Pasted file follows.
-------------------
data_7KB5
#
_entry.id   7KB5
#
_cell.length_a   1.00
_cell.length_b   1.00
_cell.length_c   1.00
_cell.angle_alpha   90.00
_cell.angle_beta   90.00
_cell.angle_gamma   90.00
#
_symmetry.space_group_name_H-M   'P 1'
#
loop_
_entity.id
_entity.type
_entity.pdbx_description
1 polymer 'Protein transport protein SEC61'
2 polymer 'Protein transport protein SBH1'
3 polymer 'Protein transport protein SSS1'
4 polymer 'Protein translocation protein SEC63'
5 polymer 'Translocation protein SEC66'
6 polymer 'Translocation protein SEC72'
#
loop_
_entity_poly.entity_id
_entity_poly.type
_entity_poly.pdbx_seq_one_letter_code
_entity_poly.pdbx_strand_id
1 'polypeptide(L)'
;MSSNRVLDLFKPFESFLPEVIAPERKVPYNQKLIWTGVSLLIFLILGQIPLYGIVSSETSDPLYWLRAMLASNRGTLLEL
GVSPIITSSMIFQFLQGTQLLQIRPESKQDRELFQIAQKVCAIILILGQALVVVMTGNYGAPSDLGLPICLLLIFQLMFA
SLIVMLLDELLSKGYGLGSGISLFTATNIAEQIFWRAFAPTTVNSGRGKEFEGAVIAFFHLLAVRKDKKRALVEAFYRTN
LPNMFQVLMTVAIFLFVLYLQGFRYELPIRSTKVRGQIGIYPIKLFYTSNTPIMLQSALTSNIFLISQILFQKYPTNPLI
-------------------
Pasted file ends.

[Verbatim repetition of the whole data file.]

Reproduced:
data_7KB5
#
_entry.id   7KB5
#
_cell.length_a   1.00
_cell.length_b   1.00
_cell.length_c   1.00
_cell.angle_alpha   90.00
_cell.angle_beta   90.00
_cell.angle_gamma   90.00
#
_symmetry.space_group_name_H-M   'P 1'
#
loop_
_entity.id
_entity.type
_entity.pdbx_description
1 polymer 'Protein transport protein SEC61'
2 polymer 'Protein transport protein SBH1'
3 polymer 'Protein transport protein SSS1'
4 polymer 'Protein translocation protein SEC63'
5 polymer 'Translocation protein SEC66'
6 polymer 'Translocation protein SEC72'
#
loop_
_entity_poly.entity_id
_entity_poly.type
_entity_poly.pdbx_seq_one_letter_code
_entity_poly.pdbx_strand_id
1 'polypeptide(L)'
;MSSNRVLDLFKPFESFLPEVIAPERKVPYNQKLIWTGVSLLIFLILGQIPLYGIVSSETSDPLYWLRAMLASNRGTLLEL
GVSPIITSSMIFQFLQGTQLLQIRPESKQDRELFQIAQKVCAIILILGQALVVVMTGNYGAPSDLGLPICLLLIFQLMFA
SLIVMLLDELLSKGYGLGSGISLFTATNIAEQIFWRAFAPTTVNSGRGKEFEGAVIAFFHLLAVRKDKKRALVEAFYRTN
LPNMFQVLMTVAIFLFVLYLQGFRYELPIRSTKVRGQIGIYPIKLFYTSNTPIMLQSALTSNIFLISQILFQKYPTNPLI